Dirty, unkempt women have been visible in the media for a minute; consider the broads of Broad City, Gretchen on You’re the Worst, and before that, the many depictions of romcom heroines pre-Prince Charming rescue. (I always imagine Sandra Bullock surrounded by Chinese takeout cartons in Two Weeks Notice.) There has perhaps never been a better time to be a gross woman, as Snapchat and other “oversharing” media allow you to drop your performative self and reveal your true form. (Which can, of course, be its own kind of performance.)

At the same time, performative cleanliness of mind, body, and material things is at an all-time high. I am intimidated by the many lithe LA women who smell like good taste and wear athleisure or else single-color, natural fiber robes; by the meticulous, well-lit apartment interiors in curated #aesthetic Tumblrs; by the idea of a tangible, material path to wellness. (You can have your stuff, just make sure it’s the right stuff and it’s all framed the right way.) Whether espoused by Kondo or Gwyneth Paltrow or even The Hairpin (though its advice is substantially more practical), there’s a sense that cleanliness is something a woman can and should attain. That she fails to do so isn’t a moral failing, but we can work on that together a little bit later, okay?

It also doesn’t escape me that most of the time, these Well Organized Women are white. Kondo’s success does come in part from her Japanese cultural background — though I’m also East Asian, my Chinese family and cultural experience are a lot rowdier and, well, messy than what I’ve experienced and seen (or else been marketed to) of Japan. Japanese organizational exports like Muji (Japanese IKEA) or Daiso (Japanese Dollar Tree/Container Store) appeal to the same folks who adore Scandinavian design; both cultures tend to be idolized by clean design enthusiasts.

Except for professional organizers, like the U.S.’s National Association of Professional Organizers, which is also the nation’s only professional organization organizing body. (Japan has over thirty; one NAPO organizer actually calls herself “the Swedish Organizer.”) In a New York Times Magazine profile on Kondo and the professional organizing world, NAPO is described as having overwhelmingly female members who have Opinions! about Kondo:

“[Their] rage hides behind the notion that things are different here in America, that our lives are more complicated and our stuff is more burdensome and our decisions are harder to make. ‘It’s a book if you’re a 20-something Japanese girl and you live at home and you still have a bunch of your Hello Kitty toys and stuff,’ another NAPO member told me, which, while not the only thing a professional organizer told me that was tinged with an aggressive xenophobia and racism, it is the only one that can run in a New York Times article.”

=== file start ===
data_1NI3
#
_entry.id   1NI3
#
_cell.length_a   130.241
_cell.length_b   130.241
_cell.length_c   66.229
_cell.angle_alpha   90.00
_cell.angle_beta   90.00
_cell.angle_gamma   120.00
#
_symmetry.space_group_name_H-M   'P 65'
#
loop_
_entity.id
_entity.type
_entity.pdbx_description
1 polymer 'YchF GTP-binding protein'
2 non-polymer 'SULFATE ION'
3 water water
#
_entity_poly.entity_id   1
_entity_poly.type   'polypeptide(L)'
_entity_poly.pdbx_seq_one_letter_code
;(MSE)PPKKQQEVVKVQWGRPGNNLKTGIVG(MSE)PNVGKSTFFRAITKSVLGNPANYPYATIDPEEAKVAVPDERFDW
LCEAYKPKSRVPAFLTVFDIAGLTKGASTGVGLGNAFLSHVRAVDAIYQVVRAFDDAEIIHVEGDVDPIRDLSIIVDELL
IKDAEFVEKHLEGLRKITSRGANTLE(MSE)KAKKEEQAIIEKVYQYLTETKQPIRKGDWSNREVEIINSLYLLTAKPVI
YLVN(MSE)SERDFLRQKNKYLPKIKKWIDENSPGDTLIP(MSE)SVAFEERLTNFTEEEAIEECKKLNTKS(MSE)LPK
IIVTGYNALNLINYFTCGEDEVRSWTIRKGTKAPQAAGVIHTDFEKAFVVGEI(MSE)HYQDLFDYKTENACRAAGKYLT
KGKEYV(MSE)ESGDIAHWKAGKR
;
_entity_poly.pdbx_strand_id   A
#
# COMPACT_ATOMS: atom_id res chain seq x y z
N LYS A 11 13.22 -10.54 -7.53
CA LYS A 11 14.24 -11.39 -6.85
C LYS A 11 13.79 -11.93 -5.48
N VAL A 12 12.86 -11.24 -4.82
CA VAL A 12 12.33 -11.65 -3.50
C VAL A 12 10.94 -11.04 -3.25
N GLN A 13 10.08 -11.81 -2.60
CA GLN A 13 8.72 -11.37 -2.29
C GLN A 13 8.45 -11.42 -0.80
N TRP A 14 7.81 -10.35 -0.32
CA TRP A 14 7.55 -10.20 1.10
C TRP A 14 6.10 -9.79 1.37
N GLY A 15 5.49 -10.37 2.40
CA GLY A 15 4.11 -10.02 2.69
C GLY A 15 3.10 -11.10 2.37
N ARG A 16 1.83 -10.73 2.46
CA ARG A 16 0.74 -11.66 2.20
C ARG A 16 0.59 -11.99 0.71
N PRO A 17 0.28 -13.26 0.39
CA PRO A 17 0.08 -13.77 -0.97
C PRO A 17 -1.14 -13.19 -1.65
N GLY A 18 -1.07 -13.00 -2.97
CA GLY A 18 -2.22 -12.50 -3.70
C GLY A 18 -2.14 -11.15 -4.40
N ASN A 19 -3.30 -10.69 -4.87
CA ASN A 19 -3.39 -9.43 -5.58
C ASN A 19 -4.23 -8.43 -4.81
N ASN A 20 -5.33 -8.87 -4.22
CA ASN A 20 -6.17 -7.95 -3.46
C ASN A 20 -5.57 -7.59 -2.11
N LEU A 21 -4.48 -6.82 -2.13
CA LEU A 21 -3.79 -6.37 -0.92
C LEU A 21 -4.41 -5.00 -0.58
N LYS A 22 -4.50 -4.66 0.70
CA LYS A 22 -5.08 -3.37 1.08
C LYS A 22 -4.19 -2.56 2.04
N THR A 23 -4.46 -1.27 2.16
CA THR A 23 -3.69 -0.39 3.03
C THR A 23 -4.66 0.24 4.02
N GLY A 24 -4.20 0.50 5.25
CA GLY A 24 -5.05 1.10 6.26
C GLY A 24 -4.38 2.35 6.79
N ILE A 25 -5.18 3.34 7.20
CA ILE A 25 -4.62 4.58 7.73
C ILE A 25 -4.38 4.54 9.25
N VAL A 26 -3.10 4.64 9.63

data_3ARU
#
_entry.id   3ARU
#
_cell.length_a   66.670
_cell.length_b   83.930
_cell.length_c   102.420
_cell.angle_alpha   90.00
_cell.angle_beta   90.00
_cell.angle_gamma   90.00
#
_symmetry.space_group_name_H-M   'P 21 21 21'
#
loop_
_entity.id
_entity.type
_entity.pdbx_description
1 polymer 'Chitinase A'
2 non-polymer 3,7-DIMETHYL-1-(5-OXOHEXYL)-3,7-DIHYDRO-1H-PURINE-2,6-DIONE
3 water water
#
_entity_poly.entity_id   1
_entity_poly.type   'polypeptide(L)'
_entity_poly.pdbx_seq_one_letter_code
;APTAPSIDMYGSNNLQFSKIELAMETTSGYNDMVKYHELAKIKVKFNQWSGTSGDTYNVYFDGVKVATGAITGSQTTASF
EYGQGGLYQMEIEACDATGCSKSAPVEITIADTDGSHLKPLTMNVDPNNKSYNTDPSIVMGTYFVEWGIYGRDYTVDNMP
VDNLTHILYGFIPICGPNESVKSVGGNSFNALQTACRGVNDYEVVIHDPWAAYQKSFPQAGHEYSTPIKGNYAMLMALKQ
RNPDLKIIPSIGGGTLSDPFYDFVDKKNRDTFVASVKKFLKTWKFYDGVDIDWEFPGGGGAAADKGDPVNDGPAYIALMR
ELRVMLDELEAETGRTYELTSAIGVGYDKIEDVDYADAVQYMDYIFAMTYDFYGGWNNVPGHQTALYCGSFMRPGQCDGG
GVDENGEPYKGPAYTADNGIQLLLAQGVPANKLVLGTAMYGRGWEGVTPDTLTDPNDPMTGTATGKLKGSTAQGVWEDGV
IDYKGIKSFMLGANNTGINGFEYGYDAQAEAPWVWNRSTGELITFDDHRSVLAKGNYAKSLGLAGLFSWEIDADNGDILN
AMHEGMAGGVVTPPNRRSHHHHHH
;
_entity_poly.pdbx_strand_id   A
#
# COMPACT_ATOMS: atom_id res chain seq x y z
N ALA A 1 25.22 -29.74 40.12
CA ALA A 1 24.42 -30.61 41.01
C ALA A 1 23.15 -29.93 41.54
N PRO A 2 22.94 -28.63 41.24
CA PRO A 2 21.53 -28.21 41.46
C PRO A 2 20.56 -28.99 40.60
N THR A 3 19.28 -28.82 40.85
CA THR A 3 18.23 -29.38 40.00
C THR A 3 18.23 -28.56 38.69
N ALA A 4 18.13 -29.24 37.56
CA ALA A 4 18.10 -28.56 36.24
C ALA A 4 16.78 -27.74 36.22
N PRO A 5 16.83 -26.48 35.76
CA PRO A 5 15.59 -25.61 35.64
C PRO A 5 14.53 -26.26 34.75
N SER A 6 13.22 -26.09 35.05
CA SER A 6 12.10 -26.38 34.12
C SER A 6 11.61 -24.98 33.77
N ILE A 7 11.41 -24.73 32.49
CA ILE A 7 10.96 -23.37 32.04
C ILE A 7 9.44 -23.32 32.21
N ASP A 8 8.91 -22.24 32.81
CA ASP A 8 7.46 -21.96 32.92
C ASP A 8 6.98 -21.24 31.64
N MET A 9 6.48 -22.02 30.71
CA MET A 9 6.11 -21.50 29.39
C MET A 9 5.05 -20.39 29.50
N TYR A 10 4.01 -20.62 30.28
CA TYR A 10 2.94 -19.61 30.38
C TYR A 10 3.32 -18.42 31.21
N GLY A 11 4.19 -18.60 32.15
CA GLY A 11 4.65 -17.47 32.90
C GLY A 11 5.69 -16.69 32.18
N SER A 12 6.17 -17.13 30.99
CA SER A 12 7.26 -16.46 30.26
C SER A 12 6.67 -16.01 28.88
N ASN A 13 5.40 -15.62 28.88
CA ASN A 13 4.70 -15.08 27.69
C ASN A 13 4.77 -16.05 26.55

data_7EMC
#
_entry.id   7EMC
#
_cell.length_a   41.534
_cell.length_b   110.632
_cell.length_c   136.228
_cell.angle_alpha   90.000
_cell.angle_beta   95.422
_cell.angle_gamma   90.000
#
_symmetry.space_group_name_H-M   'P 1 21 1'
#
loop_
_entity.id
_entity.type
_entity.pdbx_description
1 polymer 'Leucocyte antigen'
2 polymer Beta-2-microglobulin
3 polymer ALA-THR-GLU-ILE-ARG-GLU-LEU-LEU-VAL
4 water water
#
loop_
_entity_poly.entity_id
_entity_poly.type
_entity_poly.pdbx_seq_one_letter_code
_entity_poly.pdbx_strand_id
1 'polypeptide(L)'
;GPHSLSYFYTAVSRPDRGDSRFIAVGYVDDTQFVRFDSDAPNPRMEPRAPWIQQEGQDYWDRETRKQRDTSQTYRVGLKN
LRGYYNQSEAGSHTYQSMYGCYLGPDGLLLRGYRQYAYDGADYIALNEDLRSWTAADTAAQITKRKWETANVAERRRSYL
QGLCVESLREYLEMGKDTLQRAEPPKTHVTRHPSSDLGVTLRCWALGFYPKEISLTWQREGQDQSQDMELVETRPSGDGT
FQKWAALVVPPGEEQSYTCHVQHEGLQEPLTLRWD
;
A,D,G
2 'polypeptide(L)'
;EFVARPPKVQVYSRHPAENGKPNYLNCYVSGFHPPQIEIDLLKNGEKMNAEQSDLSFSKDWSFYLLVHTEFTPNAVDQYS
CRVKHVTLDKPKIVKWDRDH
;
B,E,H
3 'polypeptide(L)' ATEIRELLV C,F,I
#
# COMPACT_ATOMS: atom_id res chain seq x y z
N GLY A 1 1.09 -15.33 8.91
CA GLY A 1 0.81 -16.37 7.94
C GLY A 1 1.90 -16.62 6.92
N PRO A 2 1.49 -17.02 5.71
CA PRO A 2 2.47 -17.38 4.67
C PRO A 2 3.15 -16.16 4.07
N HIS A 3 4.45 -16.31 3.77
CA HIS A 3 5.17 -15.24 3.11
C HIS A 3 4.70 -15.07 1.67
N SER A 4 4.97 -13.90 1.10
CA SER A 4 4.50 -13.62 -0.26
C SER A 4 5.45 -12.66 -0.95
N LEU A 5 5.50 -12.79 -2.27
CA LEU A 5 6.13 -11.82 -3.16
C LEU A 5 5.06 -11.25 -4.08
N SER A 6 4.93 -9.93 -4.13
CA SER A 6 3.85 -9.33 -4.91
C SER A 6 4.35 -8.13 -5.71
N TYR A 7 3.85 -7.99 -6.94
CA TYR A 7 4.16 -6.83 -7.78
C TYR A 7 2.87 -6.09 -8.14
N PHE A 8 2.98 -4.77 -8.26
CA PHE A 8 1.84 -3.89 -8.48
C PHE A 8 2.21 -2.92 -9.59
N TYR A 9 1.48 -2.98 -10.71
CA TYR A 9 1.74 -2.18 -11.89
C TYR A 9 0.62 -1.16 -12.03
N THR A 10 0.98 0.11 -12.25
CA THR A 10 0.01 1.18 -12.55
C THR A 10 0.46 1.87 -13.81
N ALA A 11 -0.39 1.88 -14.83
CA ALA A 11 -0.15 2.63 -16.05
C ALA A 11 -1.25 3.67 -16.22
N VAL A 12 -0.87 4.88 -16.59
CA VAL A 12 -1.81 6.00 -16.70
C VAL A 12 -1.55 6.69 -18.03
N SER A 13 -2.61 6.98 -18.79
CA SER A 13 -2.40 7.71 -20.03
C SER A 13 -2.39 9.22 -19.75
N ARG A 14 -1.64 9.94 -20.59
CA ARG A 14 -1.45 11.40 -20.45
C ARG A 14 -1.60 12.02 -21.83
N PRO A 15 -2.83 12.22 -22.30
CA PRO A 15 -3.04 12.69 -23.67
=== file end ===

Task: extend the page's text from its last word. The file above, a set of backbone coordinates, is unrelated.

The split between “real”/American organizing and fantasy/cutesy/well-marketed Japanese organizing is headshakingly hilarious, but there’s truth in the idea that for most women (and yes, the language of organizing is almost always written with “she”), organization isn’t something you can ever fully attain. That veneer of sparked joy when you get your life together? It will almost definitely be shattered once the drudgery and, yes, thrill of living kicks in. Stuff happens! Your shitty roommate, your good roommate, your partner(s), your parents, your kids, your pets can and will interrupt the bubble of curation you place around yourself and your things, should you attempt to create it in the first place.

What always keeps me from nixing more of my stuff is generally nostalgia and/or a vague notion of necessity: Aww, that creepy paper weight my former high school BFF gave me our junior year! The ill-fitting band shirt I bought at my first big concert! The dress shirts I bought when I was convinced I was going to be holding office jobs for the rest of my life! The memories infused in things are almost always more important than the things themselves, and even if those memories don’t spark joy, that doesn’t mean that they aren’t important or meaningful in their own way. (Although, I should probably throw out the ripped envelope that’s also the last remaining piece of my high school boyfriend’s handwriting.) On that note, one of the victims of my last stuff purge: That copy of Kondo’s first book.

All that said, could I shower more? As my current boyfriend said when I wondered that question aloud: “I mean, I’m not going to tell you not to do that.”